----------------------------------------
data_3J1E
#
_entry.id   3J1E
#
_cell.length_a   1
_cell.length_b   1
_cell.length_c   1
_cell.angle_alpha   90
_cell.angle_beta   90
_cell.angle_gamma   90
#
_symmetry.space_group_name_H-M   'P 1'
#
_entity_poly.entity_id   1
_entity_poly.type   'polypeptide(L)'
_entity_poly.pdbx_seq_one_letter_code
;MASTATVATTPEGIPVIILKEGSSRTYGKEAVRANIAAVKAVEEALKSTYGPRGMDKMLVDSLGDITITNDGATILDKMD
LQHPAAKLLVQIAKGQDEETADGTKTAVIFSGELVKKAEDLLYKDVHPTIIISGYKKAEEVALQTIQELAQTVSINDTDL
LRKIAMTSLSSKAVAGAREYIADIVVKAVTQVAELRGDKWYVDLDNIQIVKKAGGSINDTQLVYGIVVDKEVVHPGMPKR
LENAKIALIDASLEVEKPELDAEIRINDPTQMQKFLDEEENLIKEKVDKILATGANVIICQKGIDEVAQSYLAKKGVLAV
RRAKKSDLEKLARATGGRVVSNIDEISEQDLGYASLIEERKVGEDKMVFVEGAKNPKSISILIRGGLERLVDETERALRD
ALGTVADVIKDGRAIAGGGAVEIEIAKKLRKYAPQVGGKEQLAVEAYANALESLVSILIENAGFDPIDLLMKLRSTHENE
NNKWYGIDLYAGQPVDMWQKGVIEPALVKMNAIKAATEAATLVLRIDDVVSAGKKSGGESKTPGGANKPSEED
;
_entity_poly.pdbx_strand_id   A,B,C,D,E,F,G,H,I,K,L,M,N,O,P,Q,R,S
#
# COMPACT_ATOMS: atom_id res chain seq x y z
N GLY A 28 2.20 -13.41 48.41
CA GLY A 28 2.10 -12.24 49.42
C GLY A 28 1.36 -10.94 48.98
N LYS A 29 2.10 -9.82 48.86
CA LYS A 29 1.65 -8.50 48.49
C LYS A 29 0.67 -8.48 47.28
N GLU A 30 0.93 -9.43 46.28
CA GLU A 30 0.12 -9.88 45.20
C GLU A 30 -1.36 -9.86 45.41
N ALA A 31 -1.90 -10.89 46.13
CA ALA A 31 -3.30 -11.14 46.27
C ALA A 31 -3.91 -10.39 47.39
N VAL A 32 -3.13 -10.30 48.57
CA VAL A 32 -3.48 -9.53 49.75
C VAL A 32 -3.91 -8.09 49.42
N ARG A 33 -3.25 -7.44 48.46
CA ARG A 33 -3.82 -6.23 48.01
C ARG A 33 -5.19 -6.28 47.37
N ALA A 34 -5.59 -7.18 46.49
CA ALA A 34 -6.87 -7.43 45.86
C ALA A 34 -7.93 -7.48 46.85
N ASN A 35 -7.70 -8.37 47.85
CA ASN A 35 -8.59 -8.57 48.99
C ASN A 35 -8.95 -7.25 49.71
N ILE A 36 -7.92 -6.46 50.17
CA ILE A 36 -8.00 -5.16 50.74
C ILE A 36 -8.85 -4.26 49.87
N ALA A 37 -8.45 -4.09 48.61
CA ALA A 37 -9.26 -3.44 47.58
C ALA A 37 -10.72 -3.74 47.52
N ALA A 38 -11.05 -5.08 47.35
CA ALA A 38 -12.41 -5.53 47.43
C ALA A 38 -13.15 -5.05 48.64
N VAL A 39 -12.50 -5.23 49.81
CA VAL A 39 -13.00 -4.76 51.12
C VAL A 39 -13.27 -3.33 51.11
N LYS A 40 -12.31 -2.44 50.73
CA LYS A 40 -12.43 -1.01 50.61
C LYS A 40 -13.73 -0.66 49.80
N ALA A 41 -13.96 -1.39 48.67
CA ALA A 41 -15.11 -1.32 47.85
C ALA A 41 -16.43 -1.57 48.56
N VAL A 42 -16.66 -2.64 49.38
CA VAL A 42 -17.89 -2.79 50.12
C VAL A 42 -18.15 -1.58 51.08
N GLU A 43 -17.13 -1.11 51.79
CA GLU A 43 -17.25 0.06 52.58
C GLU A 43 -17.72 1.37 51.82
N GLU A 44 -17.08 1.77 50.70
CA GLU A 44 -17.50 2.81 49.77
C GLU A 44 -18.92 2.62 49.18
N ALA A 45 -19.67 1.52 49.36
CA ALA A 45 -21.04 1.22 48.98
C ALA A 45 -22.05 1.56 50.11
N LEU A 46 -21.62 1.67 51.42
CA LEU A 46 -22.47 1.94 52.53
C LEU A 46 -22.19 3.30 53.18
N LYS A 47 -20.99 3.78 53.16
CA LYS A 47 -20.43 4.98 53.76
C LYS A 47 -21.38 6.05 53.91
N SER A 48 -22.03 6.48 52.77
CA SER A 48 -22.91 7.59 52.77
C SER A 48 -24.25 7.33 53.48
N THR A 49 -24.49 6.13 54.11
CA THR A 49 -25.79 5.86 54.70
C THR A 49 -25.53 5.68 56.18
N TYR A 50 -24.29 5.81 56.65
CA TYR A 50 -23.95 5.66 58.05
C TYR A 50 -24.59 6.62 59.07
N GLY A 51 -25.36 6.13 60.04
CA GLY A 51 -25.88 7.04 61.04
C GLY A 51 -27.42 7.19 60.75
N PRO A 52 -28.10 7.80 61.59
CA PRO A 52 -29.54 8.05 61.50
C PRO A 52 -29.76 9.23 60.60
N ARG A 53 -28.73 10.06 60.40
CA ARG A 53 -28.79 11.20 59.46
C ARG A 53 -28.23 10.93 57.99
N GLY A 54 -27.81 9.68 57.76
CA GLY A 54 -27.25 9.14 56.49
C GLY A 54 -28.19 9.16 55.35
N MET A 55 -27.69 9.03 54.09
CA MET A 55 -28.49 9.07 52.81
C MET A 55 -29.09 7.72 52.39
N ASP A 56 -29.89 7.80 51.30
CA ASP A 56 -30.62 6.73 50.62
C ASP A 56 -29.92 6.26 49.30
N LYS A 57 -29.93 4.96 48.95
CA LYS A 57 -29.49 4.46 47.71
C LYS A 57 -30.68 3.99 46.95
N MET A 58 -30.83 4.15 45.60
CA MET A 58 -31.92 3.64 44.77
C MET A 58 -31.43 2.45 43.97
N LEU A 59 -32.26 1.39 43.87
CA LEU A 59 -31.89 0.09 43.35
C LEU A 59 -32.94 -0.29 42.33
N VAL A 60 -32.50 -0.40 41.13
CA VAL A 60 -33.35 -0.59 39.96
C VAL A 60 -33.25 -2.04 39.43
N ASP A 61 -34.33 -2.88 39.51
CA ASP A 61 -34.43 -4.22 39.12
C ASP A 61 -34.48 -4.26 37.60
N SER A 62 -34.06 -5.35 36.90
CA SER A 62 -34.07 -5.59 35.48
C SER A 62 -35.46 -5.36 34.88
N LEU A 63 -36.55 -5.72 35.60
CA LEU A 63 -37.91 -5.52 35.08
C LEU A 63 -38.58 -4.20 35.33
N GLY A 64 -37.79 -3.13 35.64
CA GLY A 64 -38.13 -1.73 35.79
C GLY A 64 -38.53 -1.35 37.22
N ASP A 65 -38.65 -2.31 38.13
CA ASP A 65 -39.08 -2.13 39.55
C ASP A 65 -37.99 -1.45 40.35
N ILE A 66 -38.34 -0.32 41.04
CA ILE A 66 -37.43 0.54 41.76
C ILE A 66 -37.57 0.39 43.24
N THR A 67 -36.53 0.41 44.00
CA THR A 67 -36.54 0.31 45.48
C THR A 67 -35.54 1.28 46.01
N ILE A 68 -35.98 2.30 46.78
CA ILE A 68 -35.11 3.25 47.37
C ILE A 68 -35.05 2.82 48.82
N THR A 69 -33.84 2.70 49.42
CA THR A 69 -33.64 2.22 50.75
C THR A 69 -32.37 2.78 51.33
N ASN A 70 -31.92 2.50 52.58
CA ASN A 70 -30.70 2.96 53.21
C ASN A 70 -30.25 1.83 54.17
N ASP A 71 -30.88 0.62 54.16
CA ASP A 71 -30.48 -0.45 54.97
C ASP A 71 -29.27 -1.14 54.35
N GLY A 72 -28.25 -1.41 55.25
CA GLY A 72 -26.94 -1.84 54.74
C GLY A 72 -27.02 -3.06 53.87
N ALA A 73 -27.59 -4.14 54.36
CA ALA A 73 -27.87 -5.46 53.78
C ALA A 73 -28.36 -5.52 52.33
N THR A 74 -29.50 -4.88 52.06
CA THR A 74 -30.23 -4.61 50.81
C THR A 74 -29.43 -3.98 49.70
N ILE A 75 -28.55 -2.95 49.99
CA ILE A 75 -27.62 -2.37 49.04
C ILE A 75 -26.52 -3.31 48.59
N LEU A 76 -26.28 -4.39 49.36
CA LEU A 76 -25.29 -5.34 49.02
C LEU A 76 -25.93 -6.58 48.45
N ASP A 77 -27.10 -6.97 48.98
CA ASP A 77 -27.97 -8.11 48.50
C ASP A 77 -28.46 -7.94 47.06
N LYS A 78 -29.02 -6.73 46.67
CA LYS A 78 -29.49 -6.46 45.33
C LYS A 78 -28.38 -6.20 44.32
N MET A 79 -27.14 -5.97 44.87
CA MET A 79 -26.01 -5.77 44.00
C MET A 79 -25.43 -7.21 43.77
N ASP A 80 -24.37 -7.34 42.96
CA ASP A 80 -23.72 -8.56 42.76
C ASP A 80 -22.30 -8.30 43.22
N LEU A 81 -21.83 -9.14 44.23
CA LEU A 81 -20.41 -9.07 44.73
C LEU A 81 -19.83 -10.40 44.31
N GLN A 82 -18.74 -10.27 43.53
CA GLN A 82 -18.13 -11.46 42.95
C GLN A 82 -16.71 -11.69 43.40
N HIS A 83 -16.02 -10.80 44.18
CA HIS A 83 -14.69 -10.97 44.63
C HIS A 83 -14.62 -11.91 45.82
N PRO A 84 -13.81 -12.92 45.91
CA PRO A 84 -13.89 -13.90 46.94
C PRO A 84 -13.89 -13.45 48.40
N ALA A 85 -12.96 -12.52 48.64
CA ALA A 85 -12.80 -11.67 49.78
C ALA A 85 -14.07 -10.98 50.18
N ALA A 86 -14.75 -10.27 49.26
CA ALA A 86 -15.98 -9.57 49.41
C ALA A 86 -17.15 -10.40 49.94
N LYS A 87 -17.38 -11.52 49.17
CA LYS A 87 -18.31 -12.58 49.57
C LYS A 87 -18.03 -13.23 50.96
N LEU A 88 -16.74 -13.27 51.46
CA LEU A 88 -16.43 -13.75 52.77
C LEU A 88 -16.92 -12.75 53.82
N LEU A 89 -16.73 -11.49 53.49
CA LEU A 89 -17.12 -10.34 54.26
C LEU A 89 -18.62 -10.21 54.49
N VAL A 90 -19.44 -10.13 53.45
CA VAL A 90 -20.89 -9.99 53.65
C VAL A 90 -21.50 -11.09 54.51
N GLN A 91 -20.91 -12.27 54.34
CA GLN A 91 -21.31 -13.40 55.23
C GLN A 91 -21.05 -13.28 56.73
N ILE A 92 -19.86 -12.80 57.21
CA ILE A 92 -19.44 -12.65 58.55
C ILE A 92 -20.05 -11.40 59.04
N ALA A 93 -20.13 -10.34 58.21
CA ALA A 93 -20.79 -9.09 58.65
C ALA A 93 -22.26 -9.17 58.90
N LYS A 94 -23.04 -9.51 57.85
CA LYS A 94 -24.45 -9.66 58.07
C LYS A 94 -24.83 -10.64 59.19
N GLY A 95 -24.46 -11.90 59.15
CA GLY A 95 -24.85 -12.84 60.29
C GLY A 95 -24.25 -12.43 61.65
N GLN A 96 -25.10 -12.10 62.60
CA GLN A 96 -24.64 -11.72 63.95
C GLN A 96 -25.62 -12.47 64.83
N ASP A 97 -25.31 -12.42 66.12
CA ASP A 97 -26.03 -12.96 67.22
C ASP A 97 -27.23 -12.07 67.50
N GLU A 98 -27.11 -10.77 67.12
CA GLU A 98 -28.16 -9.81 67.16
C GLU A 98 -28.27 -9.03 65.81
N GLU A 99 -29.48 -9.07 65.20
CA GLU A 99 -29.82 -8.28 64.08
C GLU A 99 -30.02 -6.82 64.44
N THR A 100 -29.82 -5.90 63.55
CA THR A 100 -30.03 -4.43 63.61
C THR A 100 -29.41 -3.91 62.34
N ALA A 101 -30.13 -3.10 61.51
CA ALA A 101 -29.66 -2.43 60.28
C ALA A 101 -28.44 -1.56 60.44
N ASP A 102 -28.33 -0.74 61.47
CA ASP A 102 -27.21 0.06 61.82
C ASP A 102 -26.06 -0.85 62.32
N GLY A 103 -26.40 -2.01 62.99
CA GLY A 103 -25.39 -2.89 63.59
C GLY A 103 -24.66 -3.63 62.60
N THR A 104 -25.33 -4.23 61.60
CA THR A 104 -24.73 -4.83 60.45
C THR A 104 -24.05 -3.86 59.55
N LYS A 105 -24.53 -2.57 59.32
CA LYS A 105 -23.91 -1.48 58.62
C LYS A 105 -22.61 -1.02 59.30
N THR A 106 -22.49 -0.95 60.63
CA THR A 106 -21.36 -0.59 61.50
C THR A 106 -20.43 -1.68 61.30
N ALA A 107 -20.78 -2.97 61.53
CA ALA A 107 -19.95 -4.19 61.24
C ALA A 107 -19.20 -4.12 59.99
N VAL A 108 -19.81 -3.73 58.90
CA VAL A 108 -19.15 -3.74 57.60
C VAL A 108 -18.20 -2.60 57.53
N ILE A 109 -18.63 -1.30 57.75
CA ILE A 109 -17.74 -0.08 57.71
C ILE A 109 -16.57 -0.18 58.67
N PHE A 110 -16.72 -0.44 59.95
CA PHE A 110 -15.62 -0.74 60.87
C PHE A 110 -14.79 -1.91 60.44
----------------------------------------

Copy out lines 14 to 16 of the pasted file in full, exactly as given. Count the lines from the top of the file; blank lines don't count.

_entity_poly.entity_id   1
_entity_poly.type   'polypeptide(L)'
_entity_poly.pdbx_seq_one_letter_code